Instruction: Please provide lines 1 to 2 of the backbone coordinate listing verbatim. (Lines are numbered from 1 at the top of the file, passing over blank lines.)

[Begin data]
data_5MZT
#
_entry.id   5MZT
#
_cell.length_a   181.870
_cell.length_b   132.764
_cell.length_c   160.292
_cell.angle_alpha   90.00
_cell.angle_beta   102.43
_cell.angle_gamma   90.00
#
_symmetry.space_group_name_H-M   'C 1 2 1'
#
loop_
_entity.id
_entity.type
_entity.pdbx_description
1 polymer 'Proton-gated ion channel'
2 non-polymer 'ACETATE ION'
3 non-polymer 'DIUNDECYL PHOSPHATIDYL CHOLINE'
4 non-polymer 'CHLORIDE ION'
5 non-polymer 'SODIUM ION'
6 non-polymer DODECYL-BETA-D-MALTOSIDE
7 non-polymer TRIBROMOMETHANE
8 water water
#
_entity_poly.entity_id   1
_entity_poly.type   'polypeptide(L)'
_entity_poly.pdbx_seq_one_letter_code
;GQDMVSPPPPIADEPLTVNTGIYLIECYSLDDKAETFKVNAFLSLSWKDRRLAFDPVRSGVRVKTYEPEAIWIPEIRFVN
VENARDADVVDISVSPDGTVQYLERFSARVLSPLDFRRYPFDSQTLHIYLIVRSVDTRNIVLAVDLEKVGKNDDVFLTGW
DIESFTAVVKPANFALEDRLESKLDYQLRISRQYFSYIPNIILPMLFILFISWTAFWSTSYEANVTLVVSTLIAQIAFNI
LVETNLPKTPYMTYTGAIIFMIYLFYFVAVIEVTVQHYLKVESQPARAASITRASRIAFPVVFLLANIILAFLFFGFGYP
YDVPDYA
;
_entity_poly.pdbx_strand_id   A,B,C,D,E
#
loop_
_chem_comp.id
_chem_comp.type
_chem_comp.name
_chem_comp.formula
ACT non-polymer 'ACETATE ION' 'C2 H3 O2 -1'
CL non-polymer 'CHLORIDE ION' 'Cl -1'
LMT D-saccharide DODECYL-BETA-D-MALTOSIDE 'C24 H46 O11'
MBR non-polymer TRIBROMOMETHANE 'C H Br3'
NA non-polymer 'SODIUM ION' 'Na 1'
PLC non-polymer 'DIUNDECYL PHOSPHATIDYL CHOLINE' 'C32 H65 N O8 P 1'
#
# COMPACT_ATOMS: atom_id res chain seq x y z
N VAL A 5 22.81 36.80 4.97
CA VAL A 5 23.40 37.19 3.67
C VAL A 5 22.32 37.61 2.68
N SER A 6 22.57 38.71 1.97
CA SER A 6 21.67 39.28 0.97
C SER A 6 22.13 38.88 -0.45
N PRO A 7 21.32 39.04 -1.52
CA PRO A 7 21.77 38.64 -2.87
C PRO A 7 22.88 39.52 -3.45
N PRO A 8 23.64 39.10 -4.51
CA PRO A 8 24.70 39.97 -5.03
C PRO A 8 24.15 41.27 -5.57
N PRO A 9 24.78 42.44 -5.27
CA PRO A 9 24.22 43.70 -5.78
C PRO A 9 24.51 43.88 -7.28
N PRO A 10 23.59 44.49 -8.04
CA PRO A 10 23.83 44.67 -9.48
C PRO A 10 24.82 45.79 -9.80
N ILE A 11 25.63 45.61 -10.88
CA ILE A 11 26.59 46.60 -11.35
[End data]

data_5MZT
#